One month after wrapping up Project Hawthorne, I have had the opportunity to reflect on some of the lessons learned from the process. One of the biggest takeaways was around the pros, cons, and nuances of working with intermediaries throughout many facets of the project (lawyers, accountants, investment bankers, insurance brokers, surety bond brokers). There is a lot to say on this topic, so I have decided to break it into multiple posts to keep things manageable.

Perhaps one of the biggest realizations from the project was the meaningful value contribution from the seller's investment bankers. Though there were certainly some cons and associated challenges (might be covered in a future post), all parties generally benefited from the investment bankers' involvement. Here were some of their most significant contributions:

1) The investment bankers addressed sensitive topics with me directly, so that I could preserve a positive relationship with the seller.

So much of the success of the deal and management transition revolves around the buyer and seller maintaining a collaborative relationship. The seller certainly understands and expects due diligence to be performed, but they are prone to becoming defensive given their deep personal involvement in the business. The investment bankers organized and framed all of my diligence requests in a manner that maintained a positive mood, but still enabled[redacted]me to reach the required level of depth.

2) The investment bankers provided muscle and smarts to get diligence done.

Due diligence is a lot of work for the seller, especially if you are having an accounting team perform a quality of earnings. Sellers of lower middle market businesses are generally afraid to involve too many of their employees (for fear of causing a disruption in the business), and they can lack the sophistication required to resolve many financial questions themselves. The investment bankers for Project Hawthorne were the brains and the brawn behind the seller's involvement in daunting due diligence process. I highly doubt that most unrepresented (or under-represented) sellers would have had the time, patience, or sophistication to make it all the way through this process.

3) The investment bankers acted as seller psychologists to keep the deal afloat.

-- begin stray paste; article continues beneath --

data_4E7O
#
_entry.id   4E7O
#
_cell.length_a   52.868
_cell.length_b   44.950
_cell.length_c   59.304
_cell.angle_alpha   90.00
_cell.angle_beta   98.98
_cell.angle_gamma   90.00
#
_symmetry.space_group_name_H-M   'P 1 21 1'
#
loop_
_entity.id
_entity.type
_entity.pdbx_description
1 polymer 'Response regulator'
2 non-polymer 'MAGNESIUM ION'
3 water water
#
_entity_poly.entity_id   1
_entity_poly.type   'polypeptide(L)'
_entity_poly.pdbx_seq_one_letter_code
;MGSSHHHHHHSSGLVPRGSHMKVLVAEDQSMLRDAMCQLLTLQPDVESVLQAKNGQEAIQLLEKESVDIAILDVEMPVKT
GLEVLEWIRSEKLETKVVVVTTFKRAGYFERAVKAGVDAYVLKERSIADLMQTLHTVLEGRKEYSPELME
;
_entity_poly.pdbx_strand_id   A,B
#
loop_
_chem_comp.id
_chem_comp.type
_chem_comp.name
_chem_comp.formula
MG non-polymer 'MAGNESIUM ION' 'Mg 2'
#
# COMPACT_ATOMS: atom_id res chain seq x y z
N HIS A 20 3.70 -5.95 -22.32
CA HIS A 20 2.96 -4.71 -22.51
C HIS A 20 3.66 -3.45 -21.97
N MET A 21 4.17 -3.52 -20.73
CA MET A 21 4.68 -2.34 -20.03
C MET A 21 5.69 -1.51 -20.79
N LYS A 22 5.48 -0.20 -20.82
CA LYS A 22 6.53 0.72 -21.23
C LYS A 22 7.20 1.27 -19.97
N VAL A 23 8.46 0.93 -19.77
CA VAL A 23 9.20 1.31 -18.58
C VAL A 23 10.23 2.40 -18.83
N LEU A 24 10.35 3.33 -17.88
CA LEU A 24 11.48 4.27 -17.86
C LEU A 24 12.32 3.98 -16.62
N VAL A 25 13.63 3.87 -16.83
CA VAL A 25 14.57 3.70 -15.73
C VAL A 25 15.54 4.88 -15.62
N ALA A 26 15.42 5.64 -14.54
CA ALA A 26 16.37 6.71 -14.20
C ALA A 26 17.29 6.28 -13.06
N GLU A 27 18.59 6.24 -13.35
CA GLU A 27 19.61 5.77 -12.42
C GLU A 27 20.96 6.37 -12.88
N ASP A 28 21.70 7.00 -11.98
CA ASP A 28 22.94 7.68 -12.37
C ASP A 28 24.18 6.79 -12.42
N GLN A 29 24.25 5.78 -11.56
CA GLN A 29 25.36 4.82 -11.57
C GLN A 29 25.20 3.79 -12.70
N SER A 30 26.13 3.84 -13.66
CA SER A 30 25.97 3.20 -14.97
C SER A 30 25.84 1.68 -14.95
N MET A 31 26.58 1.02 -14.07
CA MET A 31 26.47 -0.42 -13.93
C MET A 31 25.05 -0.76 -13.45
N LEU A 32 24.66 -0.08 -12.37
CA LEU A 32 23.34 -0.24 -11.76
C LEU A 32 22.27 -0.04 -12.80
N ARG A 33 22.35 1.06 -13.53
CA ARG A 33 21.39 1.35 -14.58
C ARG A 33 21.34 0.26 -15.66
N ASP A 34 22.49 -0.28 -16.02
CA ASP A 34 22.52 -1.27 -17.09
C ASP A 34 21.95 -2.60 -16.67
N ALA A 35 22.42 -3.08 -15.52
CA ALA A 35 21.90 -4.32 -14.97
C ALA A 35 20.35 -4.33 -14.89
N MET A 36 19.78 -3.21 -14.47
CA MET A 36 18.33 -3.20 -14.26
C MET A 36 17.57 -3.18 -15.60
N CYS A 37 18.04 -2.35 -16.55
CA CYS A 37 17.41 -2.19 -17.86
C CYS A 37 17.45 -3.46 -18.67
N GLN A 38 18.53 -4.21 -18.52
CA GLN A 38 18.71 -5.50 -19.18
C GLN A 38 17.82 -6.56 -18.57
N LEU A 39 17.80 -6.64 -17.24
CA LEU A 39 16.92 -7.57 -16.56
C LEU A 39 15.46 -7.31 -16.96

Selling the business is a very emotional process for the seller. They often have deep personal and family ties to the company's employees, clients, and brand. It is very common for sellers in these situations to get cold feet, especially as the stressful and invasive diligence and close process drag on. The investment bankers for Project Hawthorne monitored the seller's mood and carefully adapted the information they delivered to him in order to keep things positive.

4) The investment bankers provided creative solutions to get the deal done.

The successful sale of a business requires all parties to work through many complex problems. It is common for issues to get stuck somewhere between the buyer's and seller's perspectives. Though the investment bankers are representing the seller, they are economically incentivized to find ways to get the deal done. Multiple times throughout Project Hawthorne, they helped resolved critical issues by understanding both side's positions and suggesting creative solutions.

5) The investment bankers served as process advisors.

There are one million things that can cause a deal to blow up, and good investment bankers have experienced many of them first hand. Though the buyer is primarily responsible for quarterbacking the diligence and close process, the seller's intermediaries were able to draw on previous experience to anticipate critical issues and provide guidance to keep things on track.